State Censorship of Religious High Schools Heads to Supreme Court
Washington, D.C. – The Pacific Justice Institute is asking the US Supreme Court to review a case involving government censorship of faith-based high school curricula and discrimination against religious students.
PJI has filed an amicus brief on behalf of the Catholic League and Ignatius Press in Association of Christian Schools International v. Stearns. This brief asks the Supreme Court to review a recent Ninth Circuit Court of Appeals decision, which approved actions by the University of California system that effectively prevent private Christian, Catholic, and Jewish high schools from teaching courses in accordance with their faith traditions.
In essence, the UC system has declared that students from religious high schools will have difficulty being admitted to UC schools because those students will not be given credit for key courses such as biology, history, and literature when those courses are taught from a religious perspective. UC officials stated in the lower courts that they considered religious perspectives—such as the role of pine providence in history—too narrow-minded. As a result, students from religious schools may be required to post higher test scores than their public school counterparts in order to be admitted to one of the ten UC schools, which include UC Berkeley and UCLA.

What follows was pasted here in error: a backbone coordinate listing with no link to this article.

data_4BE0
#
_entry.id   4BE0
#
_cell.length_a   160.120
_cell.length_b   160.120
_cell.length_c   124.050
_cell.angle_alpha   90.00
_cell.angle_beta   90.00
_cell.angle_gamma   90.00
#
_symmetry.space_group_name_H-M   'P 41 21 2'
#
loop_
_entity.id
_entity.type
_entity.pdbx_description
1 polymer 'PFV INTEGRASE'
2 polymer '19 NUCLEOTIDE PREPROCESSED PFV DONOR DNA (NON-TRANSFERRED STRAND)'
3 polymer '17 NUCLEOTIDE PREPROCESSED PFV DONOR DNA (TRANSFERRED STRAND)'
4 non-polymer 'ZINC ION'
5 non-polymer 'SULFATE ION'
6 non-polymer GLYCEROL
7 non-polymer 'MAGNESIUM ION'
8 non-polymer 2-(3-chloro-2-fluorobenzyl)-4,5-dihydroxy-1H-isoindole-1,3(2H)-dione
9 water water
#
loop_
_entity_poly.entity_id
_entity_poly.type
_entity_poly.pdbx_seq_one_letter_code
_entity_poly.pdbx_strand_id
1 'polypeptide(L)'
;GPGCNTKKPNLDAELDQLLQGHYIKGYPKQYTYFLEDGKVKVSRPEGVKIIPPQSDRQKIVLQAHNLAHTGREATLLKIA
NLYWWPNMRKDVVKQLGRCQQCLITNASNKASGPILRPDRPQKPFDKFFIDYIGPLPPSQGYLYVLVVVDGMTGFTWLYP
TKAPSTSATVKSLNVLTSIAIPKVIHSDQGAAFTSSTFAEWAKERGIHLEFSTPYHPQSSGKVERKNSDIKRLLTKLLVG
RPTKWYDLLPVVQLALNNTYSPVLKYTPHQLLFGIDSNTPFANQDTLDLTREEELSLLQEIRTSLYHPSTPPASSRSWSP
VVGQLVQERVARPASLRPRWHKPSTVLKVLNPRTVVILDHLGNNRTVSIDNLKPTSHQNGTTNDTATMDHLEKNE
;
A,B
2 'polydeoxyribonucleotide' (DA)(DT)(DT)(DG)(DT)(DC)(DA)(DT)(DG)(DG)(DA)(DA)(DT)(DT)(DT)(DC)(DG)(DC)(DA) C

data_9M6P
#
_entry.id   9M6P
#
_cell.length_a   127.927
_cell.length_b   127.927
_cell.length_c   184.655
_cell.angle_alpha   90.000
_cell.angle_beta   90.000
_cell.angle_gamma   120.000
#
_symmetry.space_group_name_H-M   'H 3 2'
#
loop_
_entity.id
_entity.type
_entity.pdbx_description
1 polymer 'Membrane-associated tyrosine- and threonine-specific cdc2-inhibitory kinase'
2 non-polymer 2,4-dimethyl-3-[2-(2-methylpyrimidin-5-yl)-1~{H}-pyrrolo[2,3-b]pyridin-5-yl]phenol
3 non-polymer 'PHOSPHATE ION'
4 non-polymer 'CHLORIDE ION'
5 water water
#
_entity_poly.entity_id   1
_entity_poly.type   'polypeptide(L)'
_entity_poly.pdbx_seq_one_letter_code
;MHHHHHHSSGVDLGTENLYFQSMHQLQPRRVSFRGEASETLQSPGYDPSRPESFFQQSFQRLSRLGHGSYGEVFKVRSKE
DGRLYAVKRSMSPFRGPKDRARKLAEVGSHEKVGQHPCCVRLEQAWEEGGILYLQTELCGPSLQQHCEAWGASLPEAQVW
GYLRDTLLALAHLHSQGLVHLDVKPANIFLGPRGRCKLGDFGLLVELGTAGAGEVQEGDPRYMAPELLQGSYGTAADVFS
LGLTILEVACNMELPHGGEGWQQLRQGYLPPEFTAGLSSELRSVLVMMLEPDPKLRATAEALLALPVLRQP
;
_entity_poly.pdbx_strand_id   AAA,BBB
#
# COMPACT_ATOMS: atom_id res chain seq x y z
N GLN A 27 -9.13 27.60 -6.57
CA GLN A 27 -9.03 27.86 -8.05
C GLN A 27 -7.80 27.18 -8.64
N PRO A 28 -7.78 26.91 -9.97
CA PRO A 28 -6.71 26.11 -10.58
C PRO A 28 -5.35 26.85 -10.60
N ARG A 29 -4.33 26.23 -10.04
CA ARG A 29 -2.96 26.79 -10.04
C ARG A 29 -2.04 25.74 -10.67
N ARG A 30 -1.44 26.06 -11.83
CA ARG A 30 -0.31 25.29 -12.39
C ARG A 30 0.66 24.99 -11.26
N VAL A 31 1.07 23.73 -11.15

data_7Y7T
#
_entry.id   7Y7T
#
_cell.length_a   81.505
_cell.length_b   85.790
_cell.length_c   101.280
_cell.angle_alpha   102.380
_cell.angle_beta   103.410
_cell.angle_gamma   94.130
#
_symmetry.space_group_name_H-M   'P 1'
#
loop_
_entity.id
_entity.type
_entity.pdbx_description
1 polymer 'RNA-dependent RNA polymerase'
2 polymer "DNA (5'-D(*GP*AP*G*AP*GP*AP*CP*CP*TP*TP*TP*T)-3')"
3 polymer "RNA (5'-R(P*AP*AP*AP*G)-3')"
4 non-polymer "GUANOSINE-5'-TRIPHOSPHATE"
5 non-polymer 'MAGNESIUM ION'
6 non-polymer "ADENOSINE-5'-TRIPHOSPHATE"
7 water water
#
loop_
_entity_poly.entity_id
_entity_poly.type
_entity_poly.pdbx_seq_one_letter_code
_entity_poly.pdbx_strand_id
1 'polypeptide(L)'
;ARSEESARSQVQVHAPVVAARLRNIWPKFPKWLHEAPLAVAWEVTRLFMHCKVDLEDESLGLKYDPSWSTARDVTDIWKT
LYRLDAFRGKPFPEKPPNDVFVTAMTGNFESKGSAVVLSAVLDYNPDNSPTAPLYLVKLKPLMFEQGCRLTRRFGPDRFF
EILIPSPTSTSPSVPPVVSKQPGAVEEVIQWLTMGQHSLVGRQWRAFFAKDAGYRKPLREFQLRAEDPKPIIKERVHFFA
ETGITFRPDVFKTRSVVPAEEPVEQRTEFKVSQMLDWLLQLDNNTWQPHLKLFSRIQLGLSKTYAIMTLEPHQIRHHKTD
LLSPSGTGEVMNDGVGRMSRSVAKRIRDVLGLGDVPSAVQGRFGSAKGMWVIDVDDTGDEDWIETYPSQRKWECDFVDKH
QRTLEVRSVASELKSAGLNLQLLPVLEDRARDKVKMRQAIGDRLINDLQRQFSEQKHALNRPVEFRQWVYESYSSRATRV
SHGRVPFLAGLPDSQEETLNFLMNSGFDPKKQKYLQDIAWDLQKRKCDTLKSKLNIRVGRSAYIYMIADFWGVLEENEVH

“The ACSI decision represents yet another appalling case where the Ninth Circuit has approved blatant government discrimination against religious students,” said Brad Dacus, president of Pacific Justice Institute. “We are hopeful that the Supreme Court will accept review of this case in order to restore the basic rights of Christian, Catholic, and Jewish high schools to teach their religious values without hindrance,” he continued.